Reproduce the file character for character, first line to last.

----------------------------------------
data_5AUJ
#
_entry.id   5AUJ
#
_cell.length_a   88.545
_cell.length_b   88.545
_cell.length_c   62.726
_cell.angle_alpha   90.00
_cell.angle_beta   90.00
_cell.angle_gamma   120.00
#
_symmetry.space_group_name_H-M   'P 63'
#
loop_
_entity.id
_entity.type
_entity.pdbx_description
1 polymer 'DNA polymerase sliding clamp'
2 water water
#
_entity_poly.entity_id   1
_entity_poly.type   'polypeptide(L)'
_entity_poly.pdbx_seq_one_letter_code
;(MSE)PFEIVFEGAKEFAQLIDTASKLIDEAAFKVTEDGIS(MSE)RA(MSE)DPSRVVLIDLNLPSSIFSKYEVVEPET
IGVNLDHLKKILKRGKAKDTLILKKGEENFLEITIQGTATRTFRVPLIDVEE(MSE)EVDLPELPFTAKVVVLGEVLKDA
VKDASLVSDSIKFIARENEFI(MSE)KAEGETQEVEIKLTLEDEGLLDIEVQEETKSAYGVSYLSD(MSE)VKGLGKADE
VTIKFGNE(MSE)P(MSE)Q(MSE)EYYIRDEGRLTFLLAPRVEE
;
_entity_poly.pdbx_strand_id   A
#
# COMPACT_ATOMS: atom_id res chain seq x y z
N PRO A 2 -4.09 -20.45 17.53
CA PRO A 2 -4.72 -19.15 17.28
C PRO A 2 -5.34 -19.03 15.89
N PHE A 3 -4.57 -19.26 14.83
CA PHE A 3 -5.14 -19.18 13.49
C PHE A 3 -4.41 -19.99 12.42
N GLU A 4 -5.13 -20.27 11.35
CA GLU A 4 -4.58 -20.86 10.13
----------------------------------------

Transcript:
data_5AUJ
#
_entry.id   5AUJ
#
_cell.length_a   88.545
_cell.length_b   88.545
_cell.length_c   62.726
_cell.angle_alpha   90.00
_cell.angle_beta   90.00
_cell.angle_gamma   120.00
#
_symmetry.space_group_name_H-M   'P 63'
#
loop_
_entity.id
_entity.type
_entity.pdbx_description
1 polymer 'DNA polymerase sliding clamp'
2 water water
#
_entity_poly.entity_id   1
_entity_poly.type   'polypeptide(L)'
_entity_poly.pdbx_seq_one_letter_code
;(MSE)PFEIVFEGAKEFAQLIDTASKLIDEAAFKVTEDGIS(MSE)RA(MSE)DPSRVVLIDLNLPSSIFSKYEVVEPET
IGVNLDHLKKILKRGKAKDTLILKKGEENFLEITIQGTATRTFRVPLIDVEE(MSE)EVDLPELPFTAKVVVLGEVLKDA
VKDASLVSDSIKFIARENEFI(MSE)KAEGETQEVEIKLTLEDEGLLDIEVQEETKSAYGVSYLSD(MSE)VKGLGKADE
VTIKFGNE(MSE)P(MSE)Q(MSE)EYYIRDEGRLTFLLAPRVEE
;
_entity_poly.pdbx_strand_id   A
#
# COMPACT_ATOMS: atom_id res chain seq x y z
N PRO A 2 -4.09 -20.45 17.53
CA PRO A 2 -4.72 -19.15 17.28
C PRO A 2 -5.34 -19.03 15.89
N PHE A 3 -4.57 -19.26 14.83
CA PHE A 3 -5.14 -19.18 13.49
C PHE A 3 -4.41 -19.99 12.42
N GLU A 4 -5.13 -20.27 11.35
CA GLU A 4 -4.58 -20.86 10.13